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In a breeze model with a simple TPH inheritance structure, I can't work out how to correctly create a new breeze entity of a child type.

For example:

public class Vehicle
{
    public string Name { get; set; }
    public byte VehicleType { get; set; }
}

public class Car : Vehicle
{
    // Some extra properties
}

The discriminator does not follow the standard Entity Framework approach of using a string value to determine a class's parent so we use some EF FluentAPI to modify the metadata:

protected override void OnModelCreating(DbModelBuilder modelBuilder)
{
    modelBuilder.Entity<Vehicle>()
                .Map<Car>(m => m.Requires("VehicleType").HasValue((byte)1));
}

The default behaviour from the code below appears to create a suitable entity in Breeze but the discriminator value is never set so saving changes to the server results in the persistence of an object of type Vehicle instead of Car.

var group = breezeManager.createEntity("Car", {
    Name: 'My car'
    // If the line below is omitted, VehicleType is saved
    // to the server with a value of 0
    ,VehicleType: 1
});
breezeManager.saveChanges();

Although this appears to be a question about the behaviour of the client-side component of Breeze, it might be relevant that we are using Breeze to store into a database that is not accessed via the Entity Framework (we just generate EF metadata for Breeze to consume).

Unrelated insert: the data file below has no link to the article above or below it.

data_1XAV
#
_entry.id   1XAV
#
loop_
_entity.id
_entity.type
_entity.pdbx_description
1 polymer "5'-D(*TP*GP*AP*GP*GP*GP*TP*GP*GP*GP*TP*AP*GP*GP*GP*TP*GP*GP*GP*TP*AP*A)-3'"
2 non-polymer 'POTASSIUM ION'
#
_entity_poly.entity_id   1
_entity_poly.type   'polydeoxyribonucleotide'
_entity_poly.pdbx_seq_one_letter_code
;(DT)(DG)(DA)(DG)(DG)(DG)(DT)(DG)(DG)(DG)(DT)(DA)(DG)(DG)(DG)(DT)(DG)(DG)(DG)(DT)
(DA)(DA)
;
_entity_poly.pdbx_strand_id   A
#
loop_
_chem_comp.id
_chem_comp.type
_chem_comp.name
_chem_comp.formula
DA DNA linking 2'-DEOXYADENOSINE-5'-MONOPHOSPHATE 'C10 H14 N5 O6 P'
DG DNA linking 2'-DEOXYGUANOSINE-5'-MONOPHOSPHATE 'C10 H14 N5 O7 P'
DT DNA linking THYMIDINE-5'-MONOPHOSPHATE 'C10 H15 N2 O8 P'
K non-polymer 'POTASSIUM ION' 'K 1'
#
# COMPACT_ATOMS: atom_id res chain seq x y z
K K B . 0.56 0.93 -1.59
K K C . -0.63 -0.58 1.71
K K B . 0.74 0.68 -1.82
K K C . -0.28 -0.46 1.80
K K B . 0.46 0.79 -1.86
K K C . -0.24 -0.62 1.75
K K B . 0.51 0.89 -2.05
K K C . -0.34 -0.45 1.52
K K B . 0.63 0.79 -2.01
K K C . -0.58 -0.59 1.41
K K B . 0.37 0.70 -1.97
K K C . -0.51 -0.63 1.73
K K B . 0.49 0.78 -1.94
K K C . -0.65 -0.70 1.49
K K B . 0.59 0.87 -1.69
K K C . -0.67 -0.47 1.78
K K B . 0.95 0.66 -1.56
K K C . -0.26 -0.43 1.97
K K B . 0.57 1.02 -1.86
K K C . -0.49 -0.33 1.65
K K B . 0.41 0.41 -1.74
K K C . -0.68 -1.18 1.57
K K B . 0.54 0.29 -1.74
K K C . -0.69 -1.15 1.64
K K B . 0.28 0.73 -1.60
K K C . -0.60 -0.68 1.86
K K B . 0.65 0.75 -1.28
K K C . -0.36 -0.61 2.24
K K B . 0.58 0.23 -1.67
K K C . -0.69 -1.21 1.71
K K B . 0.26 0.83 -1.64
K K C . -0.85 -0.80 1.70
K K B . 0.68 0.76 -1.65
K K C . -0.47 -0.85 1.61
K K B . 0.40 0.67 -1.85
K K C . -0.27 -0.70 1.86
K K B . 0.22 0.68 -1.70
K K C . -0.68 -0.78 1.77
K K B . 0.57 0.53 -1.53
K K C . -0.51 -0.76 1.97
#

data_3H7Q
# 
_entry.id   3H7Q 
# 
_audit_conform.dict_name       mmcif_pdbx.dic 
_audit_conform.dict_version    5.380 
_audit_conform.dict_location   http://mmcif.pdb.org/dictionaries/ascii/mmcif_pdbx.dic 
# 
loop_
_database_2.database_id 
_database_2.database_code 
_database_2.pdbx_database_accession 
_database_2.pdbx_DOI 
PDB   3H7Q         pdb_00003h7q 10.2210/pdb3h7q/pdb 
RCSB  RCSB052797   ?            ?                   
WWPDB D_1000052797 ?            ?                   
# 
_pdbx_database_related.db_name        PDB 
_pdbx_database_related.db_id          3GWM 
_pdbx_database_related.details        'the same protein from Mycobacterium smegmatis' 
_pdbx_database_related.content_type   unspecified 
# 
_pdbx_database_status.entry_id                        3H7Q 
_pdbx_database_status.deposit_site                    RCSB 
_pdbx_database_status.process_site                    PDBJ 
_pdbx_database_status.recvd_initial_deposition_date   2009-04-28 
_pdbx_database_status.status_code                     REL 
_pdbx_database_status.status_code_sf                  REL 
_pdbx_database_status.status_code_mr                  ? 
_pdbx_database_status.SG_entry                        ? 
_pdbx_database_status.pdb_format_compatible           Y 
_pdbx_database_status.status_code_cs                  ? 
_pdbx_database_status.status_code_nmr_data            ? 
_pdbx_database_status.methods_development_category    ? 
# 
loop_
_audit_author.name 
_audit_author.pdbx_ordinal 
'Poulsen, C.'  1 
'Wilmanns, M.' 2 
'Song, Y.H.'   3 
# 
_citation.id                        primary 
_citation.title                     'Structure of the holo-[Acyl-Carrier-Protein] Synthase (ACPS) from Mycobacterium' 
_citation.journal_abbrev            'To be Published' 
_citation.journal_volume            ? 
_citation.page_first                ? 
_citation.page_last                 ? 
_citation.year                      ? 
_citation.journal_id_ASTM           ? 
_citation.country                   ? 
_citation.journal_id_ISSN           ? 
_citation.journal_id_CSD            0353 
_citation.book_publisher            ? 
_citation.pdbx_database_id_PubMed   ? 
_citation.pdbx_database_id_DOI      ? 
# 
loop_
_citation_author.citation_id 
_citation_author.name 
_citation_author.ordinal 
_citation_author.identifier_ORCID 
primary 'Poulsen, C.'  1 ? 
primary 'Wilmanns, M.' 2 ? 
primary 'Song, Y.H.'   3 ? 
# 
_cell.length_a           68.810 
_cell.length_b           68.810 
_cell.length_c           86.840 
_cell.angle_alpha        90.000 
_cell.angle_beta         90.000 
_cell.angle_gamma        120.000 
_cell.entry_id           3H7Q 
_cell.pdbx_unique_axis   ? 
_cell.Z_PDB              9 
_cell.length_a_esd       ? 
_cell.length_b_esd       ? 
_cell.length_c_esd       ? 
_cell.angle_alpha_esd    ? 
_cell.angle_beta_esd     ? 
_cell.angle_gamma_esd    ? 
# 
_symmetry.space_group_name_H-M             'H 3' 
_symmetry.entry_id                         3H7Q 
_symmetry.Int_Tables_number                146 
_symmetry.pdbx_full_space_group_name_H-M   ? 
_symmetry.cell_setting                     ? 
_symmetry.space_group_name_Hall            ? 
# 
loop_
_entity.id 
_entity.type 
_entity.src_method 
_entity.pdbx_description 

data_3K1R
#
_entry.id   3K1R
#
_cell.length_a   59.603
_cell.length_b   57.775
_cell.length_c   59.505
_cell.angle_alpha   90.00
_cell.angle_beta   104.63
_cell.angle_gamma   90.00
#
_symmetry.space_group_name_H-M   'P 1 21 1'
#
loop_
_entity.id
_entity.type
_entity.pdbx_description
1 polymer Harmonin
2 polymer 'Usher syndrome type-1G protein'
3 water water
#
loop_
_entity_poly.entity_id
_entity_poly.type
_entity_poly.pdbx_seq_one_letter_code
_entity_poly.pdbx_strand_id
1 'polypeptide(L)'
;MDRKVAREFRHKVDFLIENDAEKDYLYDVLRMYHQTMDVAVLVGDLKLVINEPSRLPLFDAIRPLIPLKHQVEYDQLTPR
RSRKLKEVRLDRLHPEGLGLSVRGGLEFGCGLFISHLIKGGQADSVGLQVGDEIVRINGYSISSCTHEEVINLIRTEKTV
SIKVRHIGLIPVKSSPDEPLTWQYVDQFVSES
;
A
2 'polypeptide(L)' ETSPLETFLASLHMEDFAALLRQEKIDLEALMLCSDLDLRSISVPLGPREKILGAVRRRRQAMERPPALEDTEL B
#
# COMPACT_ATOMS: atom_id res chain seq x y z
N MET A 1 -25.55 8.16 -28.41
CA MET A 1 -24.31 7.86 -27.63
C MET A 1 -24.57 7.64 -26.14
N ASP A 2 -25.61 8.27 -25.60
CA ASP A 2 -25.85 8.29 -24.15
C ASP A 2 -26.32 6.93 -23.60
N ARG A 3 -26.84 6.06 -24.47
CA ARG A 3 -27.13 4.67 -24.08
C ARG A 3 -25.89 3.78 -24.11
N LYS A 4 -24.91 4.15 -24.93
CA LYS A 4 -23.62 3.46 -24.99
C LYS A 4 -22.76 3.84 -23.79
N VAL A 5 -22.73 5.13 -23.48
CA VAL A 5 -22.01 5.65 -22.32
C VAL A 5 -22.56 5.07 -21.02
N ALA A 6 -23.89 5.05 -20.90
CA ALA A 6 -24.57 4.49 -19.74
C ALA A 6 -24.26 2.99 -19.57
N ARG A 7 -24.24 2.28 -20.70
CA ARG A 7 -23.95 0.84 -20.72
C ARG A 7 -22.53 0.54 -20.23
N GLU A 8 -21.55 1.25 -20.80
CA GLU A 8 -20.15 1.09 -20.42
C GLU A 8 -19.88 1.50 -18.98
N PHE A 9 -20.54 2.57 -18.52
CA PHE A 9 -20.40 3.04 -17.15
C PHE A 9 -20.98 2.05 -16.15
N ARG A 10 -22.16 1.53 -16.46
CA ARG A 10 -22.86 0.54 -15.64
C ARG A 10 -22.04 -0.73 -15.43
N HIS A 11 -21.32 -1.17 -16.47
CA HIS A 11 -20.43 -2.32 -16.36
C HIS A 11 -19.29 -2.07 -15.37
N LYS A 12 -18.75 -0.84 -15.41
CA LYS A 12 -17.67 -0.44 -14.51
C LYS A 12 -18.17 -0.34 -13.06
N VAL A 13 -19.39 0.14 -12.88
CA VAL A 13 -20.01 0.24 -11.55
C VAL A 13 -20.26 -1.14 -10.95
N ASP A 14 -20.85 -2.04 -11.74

I don't think that the client-side code should have to worry about the implementation of our inheritance discriminators so hopefully there is an alternative to manually setting the value when we create every object.

What is the best way to correctly store the discriminator value?

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1 Answer 1

up vote 3 down vote accepted

I was able to verify that TPH with byte discriminator value works. The only difference that I notice between my model and yours is that I didn't specify the byte property in mine.

public abstract class Airplane
{
    public int Id { get; set; }
    public string Name { get; set; }
    //public byte AirplaneType { get; set; }  //Not required
}

public class Boeing : Airplane
{
    public string Model { get; set; }
}

Specifying the discriminator in the Fluent API was enough to let EF saves the right value.

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Thanks. Didn't realise that was optional but everything works perfectly without it as you suggest. –  Luckyrat Apr 14 at 10:11

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